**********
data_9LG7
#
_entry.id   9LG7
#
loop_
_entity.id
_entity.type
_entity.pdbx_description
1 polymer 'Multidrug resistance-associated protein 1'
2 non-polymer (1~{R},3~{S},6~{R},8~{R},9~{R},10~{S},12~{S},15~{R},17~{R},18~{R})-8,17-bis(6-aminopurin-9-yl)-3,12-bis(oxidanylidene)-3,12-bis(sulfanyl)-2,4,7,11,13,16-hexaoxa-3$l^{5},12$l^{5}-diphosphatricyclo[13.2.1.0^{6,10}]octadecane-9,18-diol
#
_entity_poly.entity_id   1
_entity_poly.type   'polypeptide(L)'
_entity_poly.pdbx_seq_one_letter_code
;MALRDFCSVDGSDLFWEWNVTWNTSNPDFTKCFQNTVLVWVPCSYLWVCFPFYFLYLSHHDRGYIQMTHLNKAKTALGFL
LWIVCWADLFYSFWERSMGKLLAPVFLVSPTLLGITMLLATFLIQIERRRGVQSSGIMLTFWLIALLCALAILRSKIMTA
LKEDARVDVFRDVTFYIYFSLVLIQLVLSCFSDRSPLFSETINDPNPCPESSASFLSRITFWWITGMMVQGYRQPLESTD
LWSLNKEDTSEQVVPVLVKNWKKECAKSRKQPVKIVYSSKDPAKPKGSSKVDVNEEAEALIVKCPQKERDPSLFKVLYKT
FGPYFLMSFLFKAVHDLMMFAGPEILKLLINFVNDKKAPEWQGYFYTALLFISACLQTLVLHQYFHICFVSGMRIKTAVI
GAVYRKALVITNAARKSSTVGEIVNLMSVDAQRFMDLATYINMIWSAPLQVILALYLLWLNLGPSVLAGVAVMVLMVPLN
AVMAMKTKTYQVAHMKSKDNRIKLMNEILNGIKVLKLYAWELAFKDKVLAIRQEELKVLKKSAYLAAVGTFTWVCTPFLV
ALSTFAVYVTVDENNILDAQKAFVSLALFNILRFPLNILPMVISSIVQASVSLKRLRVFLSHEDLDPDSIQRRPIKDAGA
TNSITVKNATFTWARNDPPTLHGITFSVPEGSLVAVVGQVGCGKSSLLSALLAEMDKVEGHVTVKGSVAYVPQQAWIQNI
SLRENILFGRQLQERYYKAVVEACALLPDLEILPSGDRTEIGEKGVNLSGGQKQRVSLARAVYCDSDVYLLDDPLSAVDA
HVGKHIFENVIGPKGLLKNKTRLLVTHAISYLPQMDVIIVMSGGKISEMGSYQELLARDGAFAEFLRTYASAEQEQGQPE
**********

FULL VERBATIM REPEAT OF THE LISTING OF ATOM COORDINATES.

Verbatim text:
data_9LG7
#
_entry.id   9LG7
#
loop_
_entity.id
_entity.type
_entity.pdbx_description
1 polymer 'Multidrug resistance-associated protein 1'
2 non-polymer (1~{R},3~{S},6~{R},8~{R},9~{R},10~{S},12~{S},15~{R},17~{R},18~{R})-8,17-bis(6-aminopurin-9-yl)-3,12-bis(oxidanylidene)-3,12-bis(sulfanyl)-2,4,7,11,13,16-hexaoxa-3$l^{5},12$l^{5}-diphosphatricyclo[13.2.1.0^{6,10}]octadecane-9,18-diol
#
_entity_poly.entity_id   1
_entity_poly.type   'polypeptide(L)'
_entity_poly.pdbx_seq_one_letter_code
;MALRDFCSVDGSDLFWEWNVTWNTSNPDFTKCFQNTVLVWVPCSYLWVCFPFYFLYLSHHDRGYIQMTHLNKAKTALGFL
LWIVCWADLFYSFWERSMGKLLAPVFLVSPTLLGITMLLATFLIQIERRRGVQSSGIMLTFWLIALLCALAILRSKIMTA
LKEDARVDVFRDVTFYIYFSLVLIQLVLSCFSDRSPLFSETINDPNPCPESSASFLSRITFWWITGMMVQGYRQPLESTD
LWSLNKEDTSEQVVPVLVKNWKKECAKSRKQPVKIVYSSKDPAKPKGSSKVDVNEEAEALIVKCPQKERDPSLFKVLYKT
FGPYFLMSFLFKAVHDLMMFAGPEILKLLINFVNDKKAPEWQGYFYTALLFISACLQTLVLHQYFHICFVSGMRIKTAVI
GAVYRKALVITNAARKSSTVGEIVNLMSVDAQRFMDLATYINMIWSAPLQVILALYLLWLNLGPSVLAGVAVMVLMVPLN
AVMAMKTKTYQVAHMKSKDNRIKLMNEILNGIKVLKLYAWELAFKDKVLAIRQEELKVLKKSAYLAAVGTFTWVCTPFLV
ALSTFAVYVTVDENNILDAQKAFVSLALFNILRFPLNILPMVISSIVQASVSLKRLRVFLSHEDLDPDSIQRRPIKDAGA
TNSITVKNATFTWARNDPPTLHGITFSVPEGSLVAVVGQVGCGKSSLLSALLAEMDKVEGHVTVKGSVAYVPQQAWIQNI
SLRENILFGRQLQERYYKAVVEACALLPDLEILPSGDRTEIGEKGVNLSGGQKQRVSLARAVYCDSDVYLLDDPLSAVDA
HVGKHIFENVIGPKGLLKNKTRLLVTHAISYLPQMDVIIVMSGGKISEMGSYQELLARDGAFAEFLRTYASAEQEQGQPE